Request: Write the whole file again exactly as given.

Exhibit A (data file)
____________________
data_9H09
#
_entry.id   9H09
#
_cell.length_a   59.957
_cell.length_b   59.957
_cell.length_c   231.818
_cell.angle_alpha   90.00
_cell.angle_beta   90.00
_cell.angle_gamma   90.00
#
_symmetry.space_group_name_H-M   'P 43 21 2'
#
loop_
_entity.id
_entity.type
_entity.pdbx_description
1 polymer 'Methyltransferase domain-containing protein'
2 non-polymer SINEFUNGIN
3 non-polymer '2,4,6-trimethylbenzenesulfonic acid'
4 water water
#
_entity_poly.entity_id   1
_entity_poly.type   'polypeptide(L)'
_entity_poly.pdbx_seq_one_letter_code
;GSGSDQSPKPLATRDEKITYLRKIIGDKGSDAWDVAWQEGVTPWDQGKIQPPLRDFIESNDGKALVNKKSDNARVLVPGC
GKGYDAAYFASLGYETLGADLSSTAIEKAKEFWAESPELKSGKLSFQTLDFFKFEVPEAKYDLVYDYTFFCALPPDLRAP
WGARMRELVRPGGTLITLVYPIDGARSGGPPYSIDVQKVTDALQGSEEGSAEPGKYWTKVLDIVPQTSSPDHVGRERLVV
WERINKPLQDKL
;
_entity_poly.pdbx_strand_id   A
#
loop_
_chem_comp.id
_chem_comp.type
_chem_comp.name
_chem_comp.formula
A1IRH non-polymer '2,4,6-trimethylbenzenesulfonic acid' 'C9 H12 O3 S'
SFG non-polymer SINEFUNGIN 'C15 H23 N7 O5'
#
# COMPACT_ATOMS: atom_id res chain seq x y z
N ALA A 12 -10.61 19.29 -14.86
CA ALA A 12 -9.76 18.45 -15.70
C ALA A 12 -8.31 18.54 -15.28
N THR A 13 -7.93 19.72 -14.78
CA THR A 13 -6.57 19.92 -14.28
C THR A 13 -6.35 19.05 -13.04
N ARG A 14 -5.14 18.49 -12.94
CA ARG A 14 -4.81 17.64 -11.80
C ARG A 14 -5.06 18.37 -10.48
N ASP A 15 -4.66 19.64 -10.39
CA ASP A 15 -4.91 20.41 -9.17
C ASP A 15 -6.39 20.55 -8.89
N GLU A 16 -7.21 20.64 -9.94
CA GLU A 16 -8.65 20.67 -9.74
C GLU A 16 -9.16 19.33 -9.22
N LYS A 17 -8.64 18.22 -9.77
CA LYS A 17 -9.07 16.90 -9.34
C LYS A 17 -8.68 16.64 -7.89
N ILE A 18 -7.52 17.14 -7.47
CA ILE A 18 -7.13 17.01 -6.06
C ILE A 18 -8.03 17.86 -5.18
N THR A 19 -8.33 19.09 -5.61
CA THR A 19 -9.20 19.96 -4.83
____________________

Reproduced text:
data_9H09
#
_entry.id   9H09
#
_cell.length_a   59.957
_cell.length_b   59.957
_cell.length_c   231.818
_cell.angle_alpha   90.00
_cell.angle_beta   90.00
_cell.angle_gamma   90.00
#
_symmetry.space_group_name_H-M   'P 43 21 2'
#
loop_
_entity.id
_entity.type
_entity.pdbx_description
1 polymer 'Methyltransferase domain-containing protein'
2 non-polymer SINEFUNGIN
3 non-polymer '2,4,6-trimethylbenzenesulfonic acid'
4 water water
#
_entity_poly.entity_id   1
_entity_poly.type   'polypeptide(L)'
_entity_poly.pdbx_seq_one_letter_code
;GSGSDQSPKPLATRDEKITYLRKIIGDKGSDAWDVAWQEGVTPWDQGKIQPPLRDFIESNDGKALVNKKSDNARVLVPGC
GKGYDAAYFASLGYETLGADLSSTAIEKAKEFWAESPELKSGKLSFQTLDFFKFEVPEAKYDLVYDYTFFCALPPDLRAP
WGARMRELVRPGGTLITLVYPIDGARSGGPPYSIDVQKVTDALQGSEEGSAEPGKYWTKVLDIVPQTSSPDHVGRERLVV
WERINKPLQDKL
;
_entity_poly.pdbx_strand_id   A
#
loop_
_chem_comp.id
_chem_comp.type
_chem_comp.name
_chem_comp.formula
A1IRH non-polymer '2,4,6-trimethylbenzenesulfonic acid' 'C9 H12 O3 S'
SFG non-polymer SINEFUNGIN 'C15 H23 N7 O5'
#
# COMPACT_ATOMS: atom_id res chain seq x y z
N ALA A 12 -10.61 19.29 -14.86
CA ALA A 12 -9.76 18.45 -15.70
C ALA A 12 -8.31 18.54 -15.28
N THR A 13 -7.93 19.72 -14.78
CA THR A 13 -6.57 19.92 -14.28
C THR A 13 -6.35 19.05 -13.04
N ARG A 14 -5.14 18.49 -12.94
CA ARG A 14 -4.81 17.64 -11.80
C ARG A 14 -5.06 18.37 -10.48
N ASP A 15 -4.66 19.64 -10.39
CA ASP A 15 -4.91 20.41 -9.17
C ASP A 15 -6.39 20.55 -8.89
N GLU A 16 -7.21 20.64 -9.94
CA GLU A 16 -8.65 20.67 -9.74
C GLU A 16 -9.16 19.33 -9.22
N LYS A 17 -8.64 18.22 -9.77
CA LYS A 17 -9.07 16.90 -9.34
C LYS A 17 -8.68 16.64 -7.89
N ILE A 18 -7.52 17.14 -7.47
CA ILE A 18 -7.13 17.01 -6.06
C ILE A 18 -8.03 17.86 -5.18
N THR A 19 -8.33 19.09 -5.61
CA THR A 19 -9.20 19.96 -4.83